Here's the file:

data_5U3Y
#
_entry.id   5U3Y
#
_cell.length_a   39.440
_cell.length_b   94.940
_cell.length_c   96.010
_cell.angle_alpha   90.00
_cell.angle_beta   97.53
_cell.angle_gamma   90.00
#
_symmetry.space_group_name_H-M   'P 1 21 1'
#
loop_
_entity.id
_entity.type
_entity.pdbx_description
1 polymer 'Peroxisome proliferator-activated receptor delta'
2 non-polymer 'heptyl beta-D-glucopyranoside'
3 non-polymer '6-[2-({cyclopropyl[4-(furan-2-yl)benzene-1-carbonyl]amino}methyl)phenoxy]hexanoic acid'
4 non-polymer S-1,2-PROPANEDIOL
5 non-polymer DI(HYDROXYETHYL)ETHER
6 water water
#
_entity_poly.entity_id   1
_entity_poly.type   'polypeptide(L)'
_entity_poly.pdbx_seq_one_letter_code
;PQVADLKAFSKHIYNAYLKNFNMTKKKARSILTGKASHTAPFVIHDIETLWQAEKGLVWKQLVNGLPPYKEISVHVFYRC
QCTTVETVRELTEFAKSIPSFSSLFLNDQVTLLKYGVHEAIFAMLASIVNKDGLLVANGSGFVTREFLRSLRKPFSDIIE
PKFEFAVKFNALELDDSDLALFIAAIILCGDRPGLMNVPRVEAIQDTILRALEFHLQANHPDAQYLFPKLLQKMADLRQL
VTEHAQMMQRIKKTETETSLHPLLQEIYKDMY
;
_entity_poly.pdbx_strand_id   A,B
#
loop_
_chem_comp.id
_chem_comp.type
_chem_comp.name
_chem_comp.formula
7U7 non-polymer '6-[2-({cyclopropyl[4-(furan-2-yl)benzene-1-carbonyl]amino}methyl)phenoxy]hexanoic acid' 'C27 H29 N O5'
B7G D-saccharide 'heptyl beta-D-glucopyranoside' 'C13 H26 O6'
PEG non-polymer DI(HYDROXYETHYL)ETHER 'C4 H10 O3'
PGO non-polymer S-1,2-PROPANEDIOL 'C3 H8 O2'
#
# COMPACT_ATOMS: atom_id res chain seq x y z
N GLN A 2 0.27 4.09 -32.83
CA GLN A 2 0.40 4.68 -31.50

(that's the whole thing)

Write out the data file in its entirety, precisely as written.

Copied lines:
data_5U3Y
#
_entry.id   5U3Y
#
_cell.length_a   39.440
_cell.length_b   94.940
_cell.length_c   96.010
_cell.angle_alpha   90.00
_cell.angle_beta   97.53
_cell.angle_gamma   90.00
#
_symmetry.space_group_name_H-M   'P 1 21 1'
#
loop_
_entity.id
_entity.type
_entity.pdbx_description
1 polymer 'Peroxisome proliferator-activated receptor delta'
2 non-polymer 'heptyl beta-D-glucopyranoside'
3 non-polymer '6-[2-({cyclopropyl[4-(furan-2-yl)benzene-1-carbonyl]amino}methyl)phenoxy]hexanoic acid'
4 non-polymer S-1,2-PROPANEDIOL
5 non-polymer DI(HYDROXYETHYL)ETHER
6 water water
#
_entity_poly.entity_id   1
_entity_poly.type   'polypeptide(L)'
_entity_poly.pdbx_seq_one_letter_code
;PQVADLKAFSKHIYNAYLKNFNMTKKKARSILTGKASHTAPFVIHDIETLWQAEKGLVWKQLVNGLPPYKEISVHVFYRC
QCTTVETVRELTEFAKSIPSFSSLFLNDQVTLLKYGVHEAIFAMLASIVNKDGLLVANGSGFVTREFLRSLRKPFSDIIE
PKFEFAVKFNALELDDSDLALFIAAIILCGDRPGLMNVPRVEAIQDTILRALEFHLQANHPDAQYLFPKLLQKMADLRQL
VTEHAQMMQRIKKTETETSLHPLLQEIYKDMY
;
_entity_poly.pdbx_strand_id   A,B
#
loop_
_chem_comp.id
_chem_comp.type
_chem_comp.name
_chem_comp.formula
7U7 non-polymer '6-[2-({cyclopropyl[4-(furan-2-yl)benzene-1-carbonyl]amino}methyl)phenoxy]hexanoic acid' 'C27 H29 N O5'
B7G D-saccharide 'heptyl beta-D-glucopyranoside' 'C13 H26 O6'
PEG non-polymer DI(HYDROXYETHYL)ETHER 'C4 H10 O3'
PGO non-polymer S-1,2-PROPANEDIOL 'C3 H8 O2'
#
# COMPACT_ATOMS: atom_id res chain seq x y z
N GLN A 2 0.27 4.09 -32.83
CA GLN A 2 0.40 4.68 -31.50